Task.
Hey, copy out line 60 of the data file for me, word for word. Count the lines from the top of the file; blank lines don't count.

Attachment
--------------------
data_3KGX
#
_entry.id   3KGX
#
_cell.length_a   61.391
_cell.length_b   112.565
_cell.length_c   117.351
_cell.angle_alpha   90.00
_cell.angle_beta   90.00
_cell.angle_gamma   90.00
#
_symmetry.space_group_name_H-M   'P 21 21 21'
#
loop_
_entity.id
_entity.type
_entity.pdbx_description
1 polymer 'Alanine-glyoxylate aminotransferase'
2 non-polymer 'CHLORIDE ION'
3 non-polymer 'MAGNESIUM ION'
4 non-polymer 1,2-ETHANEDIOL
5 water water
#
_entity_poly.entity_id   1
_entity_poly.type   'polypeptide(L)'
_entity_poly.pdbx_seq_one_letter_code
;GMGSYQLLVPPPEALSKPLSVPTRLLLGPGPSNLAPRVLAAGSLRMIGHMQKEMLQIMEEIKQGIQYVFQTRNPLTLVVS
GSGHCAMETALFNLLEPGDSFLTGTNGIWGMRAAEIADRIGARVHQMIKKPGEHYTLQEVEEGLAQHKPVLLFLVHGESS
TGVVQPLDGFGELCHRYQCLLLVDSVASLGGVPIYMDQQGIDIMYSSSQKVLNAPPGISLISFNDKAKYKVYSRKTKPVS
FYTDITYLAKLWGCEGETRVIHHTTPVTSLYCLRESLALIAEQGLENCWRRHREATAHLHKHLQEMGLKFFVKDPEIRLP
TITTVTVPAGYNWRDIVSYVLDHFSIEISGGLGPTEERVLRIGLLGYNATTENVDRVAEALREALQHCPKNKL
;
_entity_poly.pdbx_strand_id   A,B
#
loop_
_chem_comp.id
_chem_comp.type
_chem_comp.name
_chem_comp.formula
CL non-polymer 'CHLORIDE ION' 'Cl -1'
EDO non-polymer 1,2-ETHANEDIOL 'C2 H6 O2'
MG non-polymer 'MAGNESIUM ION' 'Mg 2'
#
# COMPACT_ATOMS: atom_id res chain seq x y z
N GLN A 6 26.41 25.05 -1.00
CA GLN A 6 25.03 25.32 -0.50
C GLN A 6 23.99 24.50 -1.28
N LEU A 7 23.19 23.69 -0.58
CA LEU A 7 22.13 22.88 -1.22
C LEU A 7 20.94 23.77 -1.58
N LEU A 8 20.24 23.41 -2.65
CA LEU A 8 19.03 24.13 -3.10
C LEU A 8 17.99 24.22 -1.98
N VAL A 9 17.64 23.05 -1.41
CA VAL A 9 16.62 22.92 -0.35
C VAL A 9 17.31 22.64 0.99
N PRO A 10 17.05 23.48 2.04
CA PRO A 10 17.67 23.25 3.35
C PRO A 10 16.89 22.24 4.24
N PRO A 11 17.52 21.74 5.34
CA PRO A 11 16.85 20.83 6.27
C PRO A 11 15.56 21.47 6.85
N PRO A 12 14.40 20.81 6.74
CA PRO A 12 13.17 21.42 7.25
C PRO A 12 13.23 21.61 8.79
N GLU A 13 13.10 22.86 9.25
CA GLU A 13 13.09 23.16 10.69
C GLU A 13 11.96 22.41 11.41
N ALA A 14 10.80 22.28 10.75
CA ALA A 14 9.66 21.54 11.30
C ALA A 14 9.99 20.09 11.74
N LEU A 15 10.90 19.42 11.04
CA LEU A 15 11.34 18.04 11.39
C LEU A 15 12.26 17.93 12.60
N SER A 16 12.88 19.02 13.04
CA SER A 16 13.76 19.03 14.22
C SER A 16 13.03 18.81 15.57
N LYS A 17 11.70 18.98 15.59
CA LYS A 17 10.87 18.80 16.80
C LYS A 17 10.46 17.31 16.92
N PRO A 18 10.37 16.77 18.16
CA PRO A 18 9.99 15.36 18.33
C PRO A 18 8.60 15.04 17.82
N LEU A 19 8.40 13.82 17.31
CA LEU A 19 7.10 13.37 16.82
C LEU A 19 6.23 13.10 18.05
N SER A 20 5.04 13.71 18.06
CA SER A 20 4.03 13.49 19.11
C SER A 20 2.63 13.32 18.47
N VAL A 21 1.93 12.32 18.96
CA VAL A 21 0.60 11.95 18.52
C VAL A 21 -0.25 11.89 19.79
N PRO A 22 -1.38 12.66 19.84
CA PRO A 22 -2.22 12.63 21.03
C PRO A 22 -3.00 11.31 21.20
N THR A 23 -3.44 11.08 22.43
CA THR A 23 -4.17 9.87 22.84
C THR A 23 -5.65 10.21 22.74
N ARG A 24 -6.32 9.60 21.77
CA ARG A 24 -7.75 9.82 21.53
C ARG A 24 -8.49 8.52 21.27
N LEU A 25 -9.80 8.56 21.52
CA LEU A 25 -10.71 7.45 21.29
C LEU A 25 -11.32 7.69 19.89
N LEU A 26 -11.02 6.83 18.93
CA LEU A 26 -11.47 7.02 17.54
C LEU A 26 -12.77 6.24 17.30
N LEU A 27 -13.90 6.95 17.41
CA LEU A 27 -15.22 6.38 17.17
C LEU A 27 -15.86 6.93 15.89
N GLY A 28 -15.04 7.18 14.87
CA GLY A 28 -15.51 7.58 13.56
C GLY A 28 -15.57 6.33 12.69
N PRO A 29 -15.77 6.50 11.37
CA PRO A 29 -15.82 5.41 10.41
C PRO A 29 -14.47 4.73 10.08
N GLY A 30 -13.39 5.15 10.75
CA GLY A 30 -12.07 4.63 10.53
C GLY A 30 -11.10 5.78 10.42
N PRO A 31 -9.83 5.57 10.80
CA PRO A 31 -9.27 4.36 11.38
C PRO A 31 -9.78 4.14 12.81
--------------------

N PRO A 11 17.52 21.74 5.34